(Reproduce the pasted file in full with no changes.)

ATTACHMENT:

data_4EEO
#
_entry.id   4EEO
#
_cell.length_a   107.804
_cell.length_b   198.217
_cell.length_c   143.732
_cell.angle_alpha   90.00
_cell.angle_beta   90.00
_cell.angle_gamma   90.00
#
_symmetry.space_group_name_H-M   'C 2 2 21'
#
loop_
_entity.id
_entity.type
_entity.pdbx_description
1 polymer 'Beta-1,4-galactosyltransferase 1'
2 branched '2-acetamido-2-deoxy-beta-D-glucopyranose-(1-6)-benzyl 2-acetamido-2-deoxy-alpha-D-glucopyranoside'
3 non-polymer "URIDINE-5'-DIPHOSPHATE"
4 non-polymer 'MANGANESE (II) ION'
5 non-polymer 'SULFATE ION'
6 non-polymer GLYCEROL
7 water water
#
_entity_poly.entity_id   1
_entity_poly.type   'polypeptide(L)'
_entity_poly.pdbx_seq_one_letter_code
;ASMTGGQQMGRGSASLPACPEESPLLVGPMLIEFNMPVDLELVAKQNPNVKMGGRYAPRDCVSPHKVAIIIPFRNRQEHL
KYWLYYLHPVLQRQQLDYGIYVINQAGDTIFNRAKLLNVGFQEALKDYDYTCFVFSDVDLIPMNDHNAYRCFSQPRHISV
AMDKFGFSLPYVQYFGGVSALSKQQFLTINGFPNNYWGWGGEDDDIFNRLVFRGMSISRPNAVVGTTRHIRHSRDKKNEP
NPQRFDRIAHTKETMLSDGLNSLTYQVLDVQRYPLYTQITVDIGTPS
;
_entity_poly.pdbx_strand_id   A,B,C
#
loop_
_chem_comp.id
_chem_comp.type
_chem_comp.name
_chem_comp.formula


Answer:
data_4EEO
#
_entry.id   4EEO
#
_cell.length_a   107.804
_cell.length_b   198.217
_cell.length_c   143.732
_cell.angle_alpha   90.00
_cell.angle_beta   90.00
_cell.angle_gamma   90.00
#
_symmetry.space_group_name_H-M   'C 2 2 21'
#
loop_
_entity.id
_entity.type
_entity.pdbx_description
1 polymer 'Beta-1,4-galactosyltransferase 1'
2 branched '2-acetamido-2-deoxy-beta-D-glucopyranose-(1-6)-benzyl 2-acetamido-2-deoxy-alpha-D-glucopyranoside'
3 non-polymer "URIDINE-5'-DIPHOSPHATE"
4 non-polymer 'MANGANESE (II) ION'
5 non-polymer 'SULFATE ION'
6 non-polymer GLYCEROL
7 water water
#
_entity_poly.entity_id   1
_entity_poly.type   'polypeptide(L)'
_entity_poly.pdbx_seq_one_letter_code
;ASMTGGQQMGRGSASLPACPEESPLLVGPMLIEFNMPVDLELVAKQNPNVKMGGRYAPRDCVSPHKVAIIIPFRNRQEHL
KYWLYYLHPVLQRQQLDYGIYVINQAGDTIFNRAKLLNVGFQEALKDYDYTCFVFSDVDLIPMNDHNAYRCFSQPRHISV
AMDKFGFSLPYVQYFGGVSALSKQQFLTINGFPNNYWGWGGEDDDIFNRLVFRGMSISRPNAVVGTTRHIRHSRDKKNEP
NPQRFDRIAHTKETMLSDGLNSLTYQVLDVQRYPLYTQITVDIGTPS
;
_entity_poly.pdbx_strand_id   A,B,C
#
loop_
_chem_comp.id
_chem_comp.type
_chem_comp.name
_chem_comp.formula